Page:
Every educated person should know what the human body is made of. At least in general terms. After all, all interesting facts about humans have their appeal, because it is information about us.
We have already told interesting facts about the structure of the human body, but now we will talk more about the biochemical composition of our body.
It should be understood that the human body is extremely complex. Even though the skin, muscles, skeletal bones and hair are completely different from each other – they are all made up of cells.
What is a cell?
Let’s first understand the very meaning of the term.
A cell is an elementary particle in a living organism. But don’t let this definition mislead you: the structure of a cell is far from simple.
The protective shell of a cell is called a membrane. The cytoplasm contains organelles that perform various vital functions:
- Mitochondria provide the cell with energy.
- Protein synthesis takes place in ribosomes,
- Endoplasmic network transports substances.
The center or “brain” of the cell, from which all functional control occurs, is the nucleus.
Read Also: What Cells Live The Longest?
How many cells are there in the human body?
There are a lot of cells in the adult human body. At different stages of the development of science this figure differed. Naturally, it is impossible to name this figure with absolute precision.
One thing is known for sure: there are about 100 trillion cells in our body. And this is very many.
What does the body consist of
The composition of the body is studied quite accurately:
- 60% water.
- 19% proteins
- 15% fats and fat-like substances
- 5% minerals
- 1% carbohydrates
The elements that make up the human body
The human body is made up of different shaped and sized cells. The shape and size of a cell depends on what functions it performs in the body.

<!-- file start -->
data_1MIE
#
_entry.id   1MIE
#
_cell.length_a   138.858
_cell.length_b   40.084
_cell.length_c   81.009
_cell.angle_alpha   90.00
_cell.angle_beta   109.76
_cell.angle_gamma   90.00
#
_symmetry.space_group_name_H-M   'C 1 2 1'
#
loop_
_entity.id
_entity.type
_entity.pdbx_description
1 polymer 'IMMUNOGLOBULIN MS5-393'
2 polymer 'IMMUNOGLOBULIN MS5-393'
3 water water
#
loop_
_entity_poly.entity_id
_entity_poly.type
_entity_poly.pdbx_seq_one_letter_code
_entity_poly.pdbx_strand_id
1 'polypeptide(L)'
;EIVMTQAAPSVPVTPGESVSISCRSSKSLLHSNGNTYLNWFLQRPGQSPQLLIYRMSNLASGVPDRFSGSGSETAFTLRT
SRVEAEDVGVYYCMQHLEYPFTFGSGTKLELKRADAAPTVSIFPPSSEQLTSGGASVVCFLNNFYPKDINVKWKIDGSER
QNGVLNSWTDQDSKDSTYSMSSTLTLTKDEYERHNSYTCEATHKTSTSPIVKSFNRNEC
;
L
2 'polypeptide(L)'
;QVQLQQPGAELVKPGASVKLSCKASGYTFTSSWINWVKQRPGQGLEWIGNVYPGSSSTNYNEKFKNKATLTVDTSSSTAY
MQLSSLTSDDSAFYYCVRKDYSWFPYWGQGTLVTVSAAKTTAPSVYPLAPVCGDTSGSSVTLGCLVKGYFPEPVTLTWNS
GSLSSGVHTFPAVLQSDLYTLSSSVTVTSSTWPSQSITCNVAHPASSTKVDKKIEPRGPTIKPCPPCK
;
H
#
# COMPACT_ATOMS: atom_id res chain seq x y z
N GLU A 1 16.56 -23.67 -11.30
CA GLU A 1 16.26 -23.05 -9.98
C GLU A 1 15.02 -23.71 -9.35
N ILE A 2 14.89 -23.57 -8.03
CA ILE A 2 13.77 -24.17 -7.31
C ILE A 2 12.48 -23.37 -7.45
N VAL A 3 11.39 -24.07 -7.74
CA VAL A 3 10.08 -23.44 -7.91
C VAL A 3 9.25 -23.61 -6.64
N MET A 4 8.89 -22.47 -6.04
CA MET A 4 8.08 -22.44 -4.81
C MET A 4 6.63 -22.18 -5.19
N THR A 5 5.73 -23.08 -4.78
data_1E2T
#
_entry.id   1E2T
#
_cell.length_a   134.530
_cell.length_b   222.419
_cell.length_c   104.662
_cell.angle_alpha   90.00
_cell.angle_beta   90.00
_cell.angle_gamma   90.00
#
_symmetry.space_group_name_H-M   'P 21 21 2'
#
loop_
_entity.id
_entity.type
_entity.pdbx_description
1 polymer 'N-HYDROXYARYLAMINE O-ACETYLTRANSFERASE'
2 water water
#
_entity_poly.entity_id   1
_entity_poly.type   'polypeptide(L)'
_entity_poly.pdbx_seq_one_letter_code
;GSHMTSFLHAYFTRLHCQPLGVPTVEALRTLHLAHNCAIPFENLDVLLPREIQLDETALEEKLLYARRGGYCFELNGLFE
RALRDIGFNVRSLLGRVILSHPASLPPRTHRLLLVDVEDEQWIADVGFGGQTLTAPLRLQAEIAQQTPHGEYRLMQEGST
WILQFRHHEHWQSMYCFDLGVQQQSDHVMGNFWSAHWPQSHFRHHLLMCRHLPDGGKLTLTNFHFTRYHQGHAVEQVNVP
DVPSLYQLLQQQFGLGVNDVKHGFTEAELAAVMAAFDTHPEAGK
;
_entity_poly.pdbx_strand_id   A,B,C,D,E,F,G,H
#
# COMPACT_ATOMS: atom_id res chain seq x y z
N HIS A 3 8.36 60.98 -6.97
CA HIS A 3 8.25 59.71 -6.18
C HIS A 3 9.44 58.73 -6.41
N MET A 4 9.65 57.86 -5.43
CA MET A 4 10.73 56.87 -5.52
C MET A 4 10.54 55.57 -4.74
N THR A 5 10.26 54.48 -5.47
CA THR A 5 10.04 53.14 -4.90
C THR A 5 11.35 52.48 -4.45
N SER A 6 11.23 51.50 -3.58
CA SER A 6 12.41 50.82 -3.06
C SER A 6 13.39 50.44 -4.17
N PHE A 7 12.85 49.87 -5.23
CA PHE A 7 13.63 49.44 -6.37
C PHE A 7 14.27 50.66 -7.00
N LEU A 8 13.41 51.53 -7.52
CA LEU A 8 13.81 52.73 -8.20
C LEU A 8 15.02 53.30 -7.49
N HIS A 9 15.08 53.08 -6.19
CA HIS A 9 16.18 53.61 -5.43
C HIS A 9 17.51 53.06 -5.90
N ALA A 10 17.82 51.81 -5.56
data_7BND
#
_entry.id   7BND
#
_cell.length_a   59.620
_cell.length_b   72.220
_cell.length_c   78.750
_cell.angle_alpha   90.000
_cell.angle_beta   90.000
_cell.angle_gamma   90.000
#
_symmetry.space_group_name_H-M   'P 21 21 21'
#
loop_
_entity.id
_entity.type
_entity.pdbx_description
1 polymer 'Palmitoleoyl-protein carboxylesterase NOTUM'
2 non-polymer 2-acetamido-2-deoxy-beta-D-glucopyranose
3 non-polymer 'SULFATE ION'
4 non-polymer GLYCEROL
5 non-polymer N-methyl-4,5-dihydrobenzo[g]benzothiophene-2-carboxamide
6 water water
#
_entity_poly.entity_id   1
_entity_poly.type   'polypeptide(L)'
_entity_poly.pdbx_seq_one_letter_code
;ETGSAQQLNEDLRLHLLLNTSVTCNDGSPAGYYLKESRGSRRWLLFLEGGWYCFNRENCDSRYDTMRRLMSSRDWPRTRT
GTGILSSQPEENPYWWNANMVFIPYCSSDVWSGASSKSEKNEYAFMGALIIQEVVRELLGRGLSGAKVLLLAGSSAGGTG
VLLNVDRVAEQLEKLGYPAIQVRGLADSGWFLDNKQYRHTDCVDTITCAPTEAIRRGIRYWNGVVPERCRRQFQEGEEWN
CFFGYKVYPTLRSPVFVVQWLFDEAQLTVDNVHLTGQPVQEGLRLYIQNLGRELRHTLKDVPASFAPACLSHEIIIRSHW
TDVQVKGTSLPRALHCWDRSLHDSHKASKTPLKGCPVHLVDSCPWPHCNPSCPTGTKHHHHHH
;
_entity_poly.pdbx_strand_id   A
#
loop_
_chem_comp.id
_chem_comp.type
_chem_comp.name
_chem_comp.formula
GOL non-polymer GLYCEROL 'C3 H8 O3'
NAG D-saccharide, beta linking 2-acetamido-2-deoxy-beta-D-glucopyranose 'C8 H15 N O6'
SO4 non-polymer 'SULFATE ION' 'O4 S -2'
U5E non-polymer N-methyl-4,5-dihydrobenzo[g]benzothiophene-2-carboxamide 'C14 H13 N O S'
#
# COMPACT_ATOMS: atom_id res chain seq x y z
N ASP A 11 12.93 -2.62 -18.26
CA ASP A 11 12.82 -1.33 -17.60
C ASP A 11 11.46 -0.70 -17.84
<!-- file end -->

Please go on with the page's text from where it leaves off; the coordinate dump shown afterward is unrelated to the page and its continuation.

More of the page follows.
For example, myocytes, muscle cells, ensure our movement, so they “know” how to change their length. When they are relaxed, they are thin and long, but when we tense our muscles, they become shorter and thicker.
Also interesting: Interesting facts about human organs
Skin cells resemble tightly packed bricks, and red blood cells, red blood cells, are shaped like flat discs. In this context, you may be interested to know what hemoglobin is.
Cells of the same structure and function form tissues. There are a total of four types of tissue in our body.
Epithelial tissue (covering) forms the skin and mucous membranes of internal organs.
Its main function is to protect the body and individual organs from external influences and actively participate in the metabolic process.
Cells of epithelial tissue in the intestine, for example, absorb nutrients.
Connective tissue makes up blood, lymph, bones and fat. Some of these cells carry nutrients throughout the body, others (osteocytes) support the body and others form the basis of the human defense system.
The name muscle tissue speaks for itself. The word “muscle” comes from the Latin “musculis”, which in turn comes from the word “mus”, meaning mouse.
Indeed, when we contract, it is as if our muscles are running under the skin. Long cells (up to 12 cm) contain the thinnest threads capable of contracting – these are myofibrils and myofilaments.
Nerve tissue consists of very special cells called neurons.
They have a body, where the nucleus is located, and branches (axons and dendrites). The axon, a long process, can be up to 1.5 meters long.
It carries a weak electrical discharge from cell to cell. It is called a nerve impulse.
Did you know that the smallest cell in the human body is the red blood cell? Its diameter is about 7 micrometers (1 micrometer is 0.0001 centimeter).
And the largest cell is an egg cell. Its diameter is about 0.1 mm. It can be seen even with the naked eye.
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